Now, despite that, morning routines for me have evolved significantly over time to adapt to the realities of my life. I started doing morning routines and putting a lot of emphasis on them when I was young and single and lived on my own. So the morning routine that I did then differed from the morning routine that I had when I was married and not living where was right downtown. And it’s also changed since having a child.

So morning routines will evolve, but there are certain themes in a morning routine that you’ll want to have no matter what. And that’s what I’m gonna talk about in this video. I’m going to talk about certain themes, certain types of activities that you’re going to want to have in any sort of effective morning routine. And also just start by talking about, you know, why should everyone have a morning routine? And the easiest way for me to describe that is that a morning routine is setting you up to have the best day that you can. It’s an opportunity for you to reaffirm what’s important to you to take care of yourself, to prepare your body and mind so that you are more ready and better able to take care of others and your responsibilities.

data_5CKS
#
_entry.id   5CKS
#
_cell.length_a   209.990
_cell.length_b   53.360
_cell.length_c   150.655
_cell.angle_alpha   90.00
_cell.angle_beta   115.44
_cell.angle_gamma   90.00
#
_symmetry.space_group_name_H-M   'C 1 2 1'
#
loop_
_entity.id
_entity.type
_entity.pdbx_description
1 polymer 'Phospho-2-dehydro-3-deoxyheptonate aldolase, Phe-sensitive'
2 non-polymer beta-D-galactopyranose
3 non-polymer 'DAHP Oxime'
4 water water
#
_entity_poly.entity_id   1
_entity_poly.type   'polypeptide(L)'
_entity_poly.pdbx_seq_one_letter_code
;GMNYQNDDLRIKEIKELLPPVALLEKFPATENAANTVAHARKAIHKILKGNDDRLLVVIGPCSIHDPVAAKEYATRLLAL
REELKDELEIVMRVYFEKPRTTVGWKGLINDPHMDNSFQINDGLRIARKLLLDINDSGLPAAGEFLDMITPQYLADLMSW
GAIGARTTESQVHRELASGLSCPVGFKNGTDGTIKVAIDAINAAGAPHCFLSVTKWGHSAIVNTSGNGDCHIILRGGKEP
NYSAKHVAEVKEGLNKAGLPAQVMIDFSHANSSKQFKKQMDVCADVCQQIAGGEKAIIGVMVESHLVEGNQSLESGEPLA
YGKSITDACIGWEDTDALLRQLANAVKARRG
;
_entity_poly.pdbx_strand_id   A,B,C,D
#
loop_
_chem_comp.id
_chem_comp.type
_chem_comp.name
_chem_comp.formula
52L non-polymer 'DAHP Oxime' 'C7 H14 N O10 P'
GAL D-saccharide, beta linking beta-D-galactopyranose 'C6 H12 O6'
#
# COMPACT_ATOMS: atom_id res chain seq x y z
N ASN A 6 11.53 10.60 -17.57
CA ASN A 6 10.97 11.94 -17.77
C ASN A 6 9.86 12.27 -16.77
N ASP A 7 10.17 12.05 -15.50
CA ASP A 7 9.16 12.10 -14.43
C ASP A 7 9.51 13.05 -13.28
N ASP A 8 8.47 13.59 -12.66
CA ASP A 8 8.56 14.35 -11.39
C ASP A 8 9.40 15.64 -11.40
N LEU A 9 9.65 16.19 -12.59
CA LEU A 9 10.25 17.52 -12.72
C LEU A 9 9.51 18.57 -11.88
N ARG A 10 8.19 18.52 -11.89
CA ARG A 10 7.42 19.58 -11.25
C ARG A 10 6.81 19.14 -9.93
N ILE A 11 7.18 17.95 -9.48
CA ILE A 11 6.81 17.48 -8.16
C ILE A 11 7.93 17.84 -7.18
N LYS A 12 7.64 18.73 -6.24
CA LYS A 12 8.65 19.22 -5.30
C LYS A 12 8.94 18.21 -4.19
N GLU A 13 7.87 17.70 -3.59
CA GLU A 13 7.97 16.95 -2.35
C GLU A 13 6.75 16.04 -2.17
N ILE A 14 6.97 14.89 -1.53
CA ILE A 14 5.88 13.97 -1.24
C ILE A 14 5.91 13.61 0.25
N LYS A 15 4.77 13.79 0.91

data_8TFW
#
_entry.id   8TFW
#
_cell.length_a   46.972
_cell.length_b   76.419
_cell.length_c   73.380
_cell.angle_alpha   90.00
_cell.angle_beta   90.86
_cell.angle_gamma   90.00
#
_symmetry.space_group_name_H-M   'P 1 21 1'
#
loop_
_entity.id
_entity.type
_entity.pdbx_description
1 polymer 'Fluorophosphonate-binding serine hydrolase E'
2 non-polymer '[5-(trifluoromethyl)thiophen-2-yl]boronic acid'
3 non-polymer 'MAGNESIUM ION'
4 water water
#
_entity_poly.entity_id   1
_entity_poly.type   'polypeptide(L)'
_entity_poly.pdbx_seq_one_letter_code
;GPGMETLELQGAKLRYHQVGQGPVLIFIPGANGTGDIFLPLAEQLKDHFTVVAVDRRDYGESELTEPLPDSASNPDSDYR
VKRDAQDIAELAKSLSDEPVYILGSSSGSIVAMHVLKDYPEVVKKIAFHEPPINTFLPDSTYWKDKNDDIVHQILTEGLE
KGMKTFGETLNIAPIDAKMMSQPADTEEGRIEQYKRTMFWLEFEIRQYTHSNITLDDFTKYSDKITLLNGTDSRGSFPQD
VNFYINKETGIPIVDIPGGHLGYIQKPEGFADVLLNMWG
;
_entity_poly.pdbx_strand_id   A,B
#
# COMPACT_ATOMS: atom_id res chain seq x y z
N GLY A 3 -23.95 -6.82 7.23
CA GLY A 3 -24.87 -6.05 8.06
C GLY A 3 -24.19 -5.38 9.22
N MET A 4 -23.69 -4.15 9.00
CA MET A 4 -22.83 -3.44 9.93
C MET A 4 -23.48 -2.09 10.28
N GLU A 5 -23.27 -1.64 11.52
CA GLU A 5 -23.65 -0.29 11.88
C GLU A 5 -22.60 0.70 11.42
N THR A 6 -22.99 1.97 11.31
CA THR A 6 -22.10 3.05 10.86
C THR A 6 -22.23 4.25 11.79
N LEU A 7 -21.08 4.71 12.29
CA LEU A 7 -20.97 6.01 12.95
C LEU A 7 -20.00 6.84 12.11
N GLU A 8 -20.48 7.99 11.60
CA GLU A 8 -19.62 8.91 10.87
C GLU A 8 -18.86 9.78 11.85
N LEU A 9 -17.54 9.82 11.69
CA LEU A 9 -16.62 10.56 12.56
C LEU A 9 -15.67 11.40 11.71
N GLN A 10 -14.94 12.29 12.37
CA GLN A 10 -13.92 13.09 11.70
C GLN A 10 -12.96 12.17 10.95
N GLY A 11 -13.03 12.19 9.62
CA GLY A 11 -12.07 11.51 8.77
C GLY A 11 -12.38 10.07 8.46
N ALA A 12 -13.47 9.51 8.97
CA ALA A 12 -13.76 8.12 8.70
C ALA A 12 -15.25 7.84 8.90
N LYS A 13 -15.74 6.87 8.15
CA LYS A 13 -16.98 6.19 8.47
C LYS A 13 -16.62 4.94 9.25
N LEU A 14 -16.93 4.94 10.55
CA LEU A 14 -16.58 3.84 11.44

So it’s just something that you can proactively do to help and guide the day ahead in the right direction. You are proactively doing activities that put you in a positive state of mind for the day. You’re proactively doing some sort of exercise or movement that encourages your body to feel good and also can anticipate the movements that you’ll be doing later in the day, or rather the lack of movements that you won’t be doing that would otherwise cause pain or discomfort.

And so you’re doing exercise that’s going to help your body feel good and again, kind of anticipate these things. But that big theme of the morning is proactivity, focusing on things that you can control, preparing yourself for the day, engaging in behaviors proactively to help prepare yourself physically, mentally and emotionally for the day. And the big benefit of that is that you are again, you’re setting yourself up to have the best day that you can.